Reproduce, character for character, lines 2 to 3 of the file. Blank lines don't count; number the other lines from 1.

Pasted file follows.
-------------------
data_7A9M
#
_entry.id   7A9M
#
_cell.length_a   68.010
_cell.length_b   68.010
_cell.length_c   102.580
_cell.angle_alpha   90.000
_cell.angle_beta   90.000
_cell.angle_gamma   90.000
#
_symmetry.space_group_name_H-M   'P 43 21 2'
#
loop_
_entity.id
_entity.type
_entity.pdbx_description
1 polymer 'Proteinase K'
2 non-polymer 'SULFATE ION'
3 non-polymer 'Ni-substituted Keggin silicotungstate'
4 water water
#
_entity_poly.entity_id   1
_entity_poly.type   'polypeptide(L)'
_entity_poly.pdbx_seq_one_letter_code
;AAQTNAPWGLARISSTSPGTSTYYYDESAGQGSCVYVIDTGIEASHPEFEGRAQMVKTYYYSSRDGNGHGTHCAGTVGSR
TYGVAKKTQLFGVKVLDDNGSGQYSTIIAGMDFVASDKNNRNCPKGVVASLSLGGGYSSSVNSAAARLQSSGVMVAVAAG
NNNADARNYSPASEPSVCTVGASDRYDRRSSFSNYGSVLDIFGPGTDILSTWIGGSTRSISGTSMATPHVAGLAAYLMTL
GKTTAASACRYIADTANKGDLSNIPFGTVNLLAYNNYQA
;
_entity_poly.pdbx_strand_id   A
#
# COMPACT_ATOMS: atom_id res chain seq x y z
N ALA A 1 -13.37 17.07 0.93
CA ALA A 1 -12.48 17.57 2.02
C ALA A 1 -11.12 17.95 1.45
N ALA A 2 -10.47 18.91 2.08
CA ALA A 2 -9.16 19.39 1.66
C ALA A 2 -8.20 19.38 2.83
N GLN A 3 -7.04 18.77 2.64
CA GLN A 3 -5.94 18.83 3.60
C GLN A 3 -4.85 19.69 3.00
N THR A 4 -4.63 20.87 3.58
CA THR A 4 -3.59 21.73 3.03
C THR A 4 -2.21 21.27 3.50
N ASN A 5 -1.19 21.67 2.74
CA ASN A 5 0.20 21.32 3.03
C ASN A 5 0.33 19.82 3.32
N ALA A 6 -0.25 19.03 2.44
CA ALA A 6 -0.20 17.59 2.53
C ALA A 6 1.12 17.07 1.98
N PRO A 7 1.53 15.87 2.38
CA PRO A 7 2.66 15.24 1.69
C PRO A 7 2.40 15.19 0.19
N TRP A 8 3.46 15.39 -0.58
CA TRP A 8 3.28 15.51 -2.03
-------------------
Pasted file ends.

#
_entry.id   7A9M